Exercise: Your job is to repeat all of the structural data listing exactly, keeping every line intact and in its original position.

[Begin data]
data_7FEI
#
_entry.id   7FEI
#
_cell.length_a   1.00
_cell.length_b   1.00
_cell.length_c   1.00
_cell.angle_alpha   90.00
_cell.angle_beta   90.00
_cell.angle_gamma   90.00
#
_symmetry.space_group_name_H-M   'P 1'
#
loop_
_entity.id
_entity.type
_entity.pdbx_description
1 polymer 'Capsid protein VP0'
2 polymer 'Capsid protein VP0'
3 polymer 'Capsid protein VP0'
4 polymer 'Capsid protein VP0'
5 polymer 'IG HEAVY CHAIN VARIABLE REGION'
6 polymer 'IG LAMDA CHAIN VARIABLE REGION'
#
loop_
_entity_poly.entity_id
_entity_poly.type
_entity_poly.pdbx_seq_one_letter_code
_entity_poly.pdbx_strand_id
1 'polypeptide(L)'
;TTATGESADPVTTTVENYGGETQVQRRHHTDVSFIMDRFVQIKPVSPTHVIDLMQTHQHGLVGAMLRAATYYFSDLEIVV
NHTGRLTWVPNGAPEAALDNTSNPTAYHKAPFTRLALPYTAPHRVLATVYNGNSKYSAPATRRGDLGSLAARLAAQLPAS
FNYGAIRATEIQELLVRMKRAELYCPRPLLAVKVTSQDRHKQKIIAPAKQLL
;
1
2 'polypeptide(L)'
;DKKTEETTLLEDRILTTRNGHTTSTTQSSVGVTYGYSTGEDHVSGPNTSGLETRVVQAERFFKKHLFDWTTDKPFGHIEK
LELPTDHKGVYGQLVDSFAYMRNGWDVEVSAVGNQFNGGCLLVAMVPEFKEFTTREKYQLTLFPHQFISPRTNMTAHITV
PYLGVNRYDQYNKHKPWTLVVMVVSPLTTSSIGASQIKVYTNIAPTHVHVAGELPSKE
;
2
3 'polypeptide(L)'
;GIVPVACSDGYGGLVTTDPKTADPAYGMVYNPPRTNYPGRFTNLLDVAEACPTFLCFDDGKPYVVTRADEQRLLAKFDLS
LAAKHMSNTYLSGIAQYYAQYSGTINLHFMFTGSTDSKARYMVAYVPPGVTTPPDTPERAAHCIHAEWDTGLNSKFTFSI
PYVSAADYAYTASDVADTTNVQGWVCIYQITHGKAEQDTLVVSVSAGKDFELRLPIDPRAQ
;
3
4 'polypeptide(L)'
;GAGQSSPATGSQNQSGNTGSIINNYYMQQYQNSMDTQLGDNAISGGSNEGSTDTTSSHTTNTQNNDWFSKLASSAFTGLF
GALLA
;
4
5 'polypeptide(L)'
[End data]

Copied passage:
data_7FEI
#
_entry.id   7FEI
#
_cell.length_a   1.00
_cell.length_b   1.00
_cell.length_c   1.00
_cell.angle_alpha   90.00
_cell.angle_beta   90.00
_cell.angle_gamma   90.00
#
_symmetry.space_group_name_H-M   'P 1'
#
loop_
_entity.id
_entity.type
_entity.pdbx_description
1 polymer 'Capsid protein VP0'
2 polymer 'Capsid protein VP0'
3 polymer 'Capsid protein VP0'
4 polymer 'Capsid protein VP0'
5 polymer 'IG HEAVY CHAIN VARIABLE REGION'
6 polymer 'IG LAMDA CHAIN VARIABLE REGION'
#
loop_
_entity_poly.entity_id
_entity_poly.type
_entity_poly.pdbx_seq_one_letter_code
_entity_poly.pdbx_strand_id
1 'polypeptide(L)'
;TTATGESADPVTTTVENYGGETQVQRRHHTDVSFIMDRFVQIKPVSPTHVIDLMQTHQHGLVGAMLRAATYYFSDLEIVV
NHTGRLTWVPNGAPEAALDNTSNPTAYHKAPFTRLALPYTAPHRVLATVYNGNSKYSAPATRRGDLGSLAARLAAQLPAS
FNYGAIRATEIQELLVRMKRAELYCPRPLLAVKVTSQDRHKQKIIAPAKQLL
;
1
2 'polypeptide(L)'
;DKKTEETTLLEDRILTTRNGHTTSTTQSSVGVTYGYSTGEDHVSGPNTSGLETRVVQAERFFKKHLFDWTTDKPFGHIEK
LELPTDHKGVYGQLVDSFAYMRNGWDVEVSAVGNQFNGGCLLVAMVPEFKEFTTREKYQLTLFPHQFISPRTNMTAHITV
PYLGVNRYDQYNKHKPWTLVVMVVSPLTTSSIGASQIKVYTNIAPTHVHVAGELPSKE
;
2
3 'polypeptide(L)'
;GIVPVACSDGYGGLVTTDPKTADPAYGMVYNPPRTNYPGRFTNLLDVAEACPTFLCFDDGKPYVVTRADEQRLLAKFDLS
LAAKHMSNTYLSGIAQYYAQYSGTINLHFMFTGSTDSKARYMVAYVPPGVTTPPDTPERAAHCIHAEWDTGLNSKFTFSI
PYVSAADYAYTASDVADTTNVQGWVCIYQITHGKAEQDTLVVSVSAGKDFELRLPIDPRAQ
;
3
4 'polypeptide(L)'
;GAGQSSPATGSQNQSGNTGSIINNYYMQQYQNSMDTQLGDNAISGGSNEGSTDTTSSHTTNTQNNDWFSKLASSAFTGLF
GALLA
;
4
5 'polypeptide(L)'